Second, as a nation of debtors, we are renting money from Asia to buy its exports with our credit cards. Given our talents and natural wealth, we could easily consume more than others in the world and still balance the books. But Americans cannot charge all that we desire on unlimited credit. Surely one of our presidential candidates can warn the American people to save a little more, use our credit cards a little less and pay off what we already owe.
Third, the government can only hand out more entitlements by borrowing even more to pay for them. Raising taxes on anyone in a recession is insane. But even crazier is cutting them further at a time of skyrocketing national debt without commensurate reductions in spending.
So who will tell the people that we can't raise - or reduce - taxes and that we can't borrow for any more new programs until we first cut expenses and begin paying off the trillions we've already borrowed?
In a hugely productive economy that creates each year some $13 trillion of goods and services, the government has the resources to make real headway in paying down our $10 trillion national debt in relatively short order - if we have leaders brave enough to quit promising to spend a few more hundred billion here and there that we simply don't have.
Fourth, will some candidate explain to the wheeler-dealer public that most real estate is not going to double or triple in value every few years? Instead, houses should once again be seen as homes to live in, rather than investments to get rich from.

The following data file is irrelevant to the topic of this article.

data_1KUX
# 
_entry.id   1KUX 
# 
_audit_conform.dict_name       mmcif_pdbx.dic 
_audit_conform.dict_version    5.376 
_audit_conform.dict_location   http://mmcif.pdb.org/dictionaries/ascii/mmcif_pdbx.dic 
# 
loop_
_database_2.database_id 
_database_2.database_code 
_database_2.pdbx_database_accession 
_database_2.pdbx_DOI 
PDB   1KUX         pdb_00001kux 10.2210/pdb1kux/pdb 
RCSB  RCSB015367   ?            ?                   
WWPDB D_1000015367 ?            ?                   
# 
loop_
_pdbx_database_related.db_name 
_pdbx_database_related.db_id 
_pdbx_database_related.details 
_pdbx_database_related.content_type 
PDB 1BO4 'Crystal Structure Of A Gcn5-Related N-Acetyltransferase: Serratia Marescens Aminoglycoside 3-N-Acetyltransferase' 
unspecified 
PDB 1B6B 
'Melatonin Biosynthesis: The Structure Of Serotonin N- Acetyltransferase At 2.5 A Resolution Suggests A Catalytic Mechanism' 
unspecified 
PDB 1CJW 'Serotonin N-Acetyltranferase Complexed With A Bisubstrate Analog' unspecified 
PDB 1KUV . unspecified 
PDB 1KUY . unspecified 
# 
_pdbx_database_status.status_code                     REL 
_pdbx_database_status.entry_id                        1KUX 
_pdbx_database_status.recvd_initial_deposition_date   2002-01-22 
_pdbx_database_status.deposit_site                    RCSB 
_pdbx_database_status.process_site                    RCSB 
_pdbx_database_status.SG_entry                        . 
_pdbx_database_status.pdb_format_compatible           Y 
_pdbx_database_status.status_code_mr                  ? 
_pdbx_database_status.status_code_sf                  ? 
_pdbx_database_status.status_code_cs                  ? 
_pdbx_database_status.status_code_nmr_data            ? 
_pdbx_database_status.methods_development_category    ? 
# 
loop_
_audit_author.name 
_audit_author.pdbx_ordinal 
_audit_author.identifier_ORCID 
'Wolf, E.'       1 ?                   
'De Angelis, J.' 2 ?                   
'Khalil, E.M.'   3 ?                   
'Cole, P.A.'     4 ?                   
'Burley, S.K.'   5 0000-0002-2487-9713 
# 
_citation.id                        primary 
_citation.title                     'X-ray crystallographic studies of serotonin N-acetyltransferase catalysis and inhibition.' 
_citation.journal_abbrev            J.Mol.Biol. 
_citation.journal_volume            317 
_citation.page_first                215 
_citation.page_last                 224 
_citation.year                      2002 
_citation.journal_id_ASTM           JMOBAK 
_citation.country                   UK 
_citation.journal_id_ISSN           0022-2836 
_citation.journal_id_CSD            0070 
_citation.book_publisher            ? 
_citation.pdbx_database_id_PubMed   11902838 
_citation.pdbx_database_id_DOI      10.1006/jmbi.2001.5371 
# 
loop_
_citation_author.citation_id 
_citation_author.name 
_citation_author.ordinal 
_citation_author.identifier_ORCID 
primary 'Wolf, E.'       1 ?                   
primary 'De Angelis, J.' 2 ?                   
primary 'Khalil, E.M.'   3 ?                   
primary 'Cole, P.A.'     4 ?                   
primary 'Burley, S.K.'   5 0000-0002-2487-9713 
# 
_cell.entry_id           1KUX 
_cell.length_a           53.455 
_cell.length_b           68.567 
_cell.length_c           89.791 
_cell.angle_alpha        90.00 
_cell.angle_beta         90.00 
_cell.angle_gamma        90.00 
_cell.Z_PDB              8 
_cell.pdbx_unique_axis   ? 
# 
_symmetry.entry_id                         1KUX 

If 70 percent of the American people scrimp to buy a home, we can't endanger their financial solvency by waiving the rules for others, who can't or won't pay the mortgage debts they freely incurred. It's time to tell the public that you must budget to buy a house, see it as a place to raise a family and pay the mortgage you took on. And if that's not possible, then keep renting.
The problems on Wall Street, our energy woes, the election-year fight over taxes versus more programs, and the housing crash have one common denominator: massive debt. They are simply the collective reflections of our own spendthrift habits of buying things with borrowed money that we now either can't or don't want to pay back.
In this year's presidential race, the honest candidate who stops promising endless bailouts and has the guts to lead us out of debt could well end up winning.
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